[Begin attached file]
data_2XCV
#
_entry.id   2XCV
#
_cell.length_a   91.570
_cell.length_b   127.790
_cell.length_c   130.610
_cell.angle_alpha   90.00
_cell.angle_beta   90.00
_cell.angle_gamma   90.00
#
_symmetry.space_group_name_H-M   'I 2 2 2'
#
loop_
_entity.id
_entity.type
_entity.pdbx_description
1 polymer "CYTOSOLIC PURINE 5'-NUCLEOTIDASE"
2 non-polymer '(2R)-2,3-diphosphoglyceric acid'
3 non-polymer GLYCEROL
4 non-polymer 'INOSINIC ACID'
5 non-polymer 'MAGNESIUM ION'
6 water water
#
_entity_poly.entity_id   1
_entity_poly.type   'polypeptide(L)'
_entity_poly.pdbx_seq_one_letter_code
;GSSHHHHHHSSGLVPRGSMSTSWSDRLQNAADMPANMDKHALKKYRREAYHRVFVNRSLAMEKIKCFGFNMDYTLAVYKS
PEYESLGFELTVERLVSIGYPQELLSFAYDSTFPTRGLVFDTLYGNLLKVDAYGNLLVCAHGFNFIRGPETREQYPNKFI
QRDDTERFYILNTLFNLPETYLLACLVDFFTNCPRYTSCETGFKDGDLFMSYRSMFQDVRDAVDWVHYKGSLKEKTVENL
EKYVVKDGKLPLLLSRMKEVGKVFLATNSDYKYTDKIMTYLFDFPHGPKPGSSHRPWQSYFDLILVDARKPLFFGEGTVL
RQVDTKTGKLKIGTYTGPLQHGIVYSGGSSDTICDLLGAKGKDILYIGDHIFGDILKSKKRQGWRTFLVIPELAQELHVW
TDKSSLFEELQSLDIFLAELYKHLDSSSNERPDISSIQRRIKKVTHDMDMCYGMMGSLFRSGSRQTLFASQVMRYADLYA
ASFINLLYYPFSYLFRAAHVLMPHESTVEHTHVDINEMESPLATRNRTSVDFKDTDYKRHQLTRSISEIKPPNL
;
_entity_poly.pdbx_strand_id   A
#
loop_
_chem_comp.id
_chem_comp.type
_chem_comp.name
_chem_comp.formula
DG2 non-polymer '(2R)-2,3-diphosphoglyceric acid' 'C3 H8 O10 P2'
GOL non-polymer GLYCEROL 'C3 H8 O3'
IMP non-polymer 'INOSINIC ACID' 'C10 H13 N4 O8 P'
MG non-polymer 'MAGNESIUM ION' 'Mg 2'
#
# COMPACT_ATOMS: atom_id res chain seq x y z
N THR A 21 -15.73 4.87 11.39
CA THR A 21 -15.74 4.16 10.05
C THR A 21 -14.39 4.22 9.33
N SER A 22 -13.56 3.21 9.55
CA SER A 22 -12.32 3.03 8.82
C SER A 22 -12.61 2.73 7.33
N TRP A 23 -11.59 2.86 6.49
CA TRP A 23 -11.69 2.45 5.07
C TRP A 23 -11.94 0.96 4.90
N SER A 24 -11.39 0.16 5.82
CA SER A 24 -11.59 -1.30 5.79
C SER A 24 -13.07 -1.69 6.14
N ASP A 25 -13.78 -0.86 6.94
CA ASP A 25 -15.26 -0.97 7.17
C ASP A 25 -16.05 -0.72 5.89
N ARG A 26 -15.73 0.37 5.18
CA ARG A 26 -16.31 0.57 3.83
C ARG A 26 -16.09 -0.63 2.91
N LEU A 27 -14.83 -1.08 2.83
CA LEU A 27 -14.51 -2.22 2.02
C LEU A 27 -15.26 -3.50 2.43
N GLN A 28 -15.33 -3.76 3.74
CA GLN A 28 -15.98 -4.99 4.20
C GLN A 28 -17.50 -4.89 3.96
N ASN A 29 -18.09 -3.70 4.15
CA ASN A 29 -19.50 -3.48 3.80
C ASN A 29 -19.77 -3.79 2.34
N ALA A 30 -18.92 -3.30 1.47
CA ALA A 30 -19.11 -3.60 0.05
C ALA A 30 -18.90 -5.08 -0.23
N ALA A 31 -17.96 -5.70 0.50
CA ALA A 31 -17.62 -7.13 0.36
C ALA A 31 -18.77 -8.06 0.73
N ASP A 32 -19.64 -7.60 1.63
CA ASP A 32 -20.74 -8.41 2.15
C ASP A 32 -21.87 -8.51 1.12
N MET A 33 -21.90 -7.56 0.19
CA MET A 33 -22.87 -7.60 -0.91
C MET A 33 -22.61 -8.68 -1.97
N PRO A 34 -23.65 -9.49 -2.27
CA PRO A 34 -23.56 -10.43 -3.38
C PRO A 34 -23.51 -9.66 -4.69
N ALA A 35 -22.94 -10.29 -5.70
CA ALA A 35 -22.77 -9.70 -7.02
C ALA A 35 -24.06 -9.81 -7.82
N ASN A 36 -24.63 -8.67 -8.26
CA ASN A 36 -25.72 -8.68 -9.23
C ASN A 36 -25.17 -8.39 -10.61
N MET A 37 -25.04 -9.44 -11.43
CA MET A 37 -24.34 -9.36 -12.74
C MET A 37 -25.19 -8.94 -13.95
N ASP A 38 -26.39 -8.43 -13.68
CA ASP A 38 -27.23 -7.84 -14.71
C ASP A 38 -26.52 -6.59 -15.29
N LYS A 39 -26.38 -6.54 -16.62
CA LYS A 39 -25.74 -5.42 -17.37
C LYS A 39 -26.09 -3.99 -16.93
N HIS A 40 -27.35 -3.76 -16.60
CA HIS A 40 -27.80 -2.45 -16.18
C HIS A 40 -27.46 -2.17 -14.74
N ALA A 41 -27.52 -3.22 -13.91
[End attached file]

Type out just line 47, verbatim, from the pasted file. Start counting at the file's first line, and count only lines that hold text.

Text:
#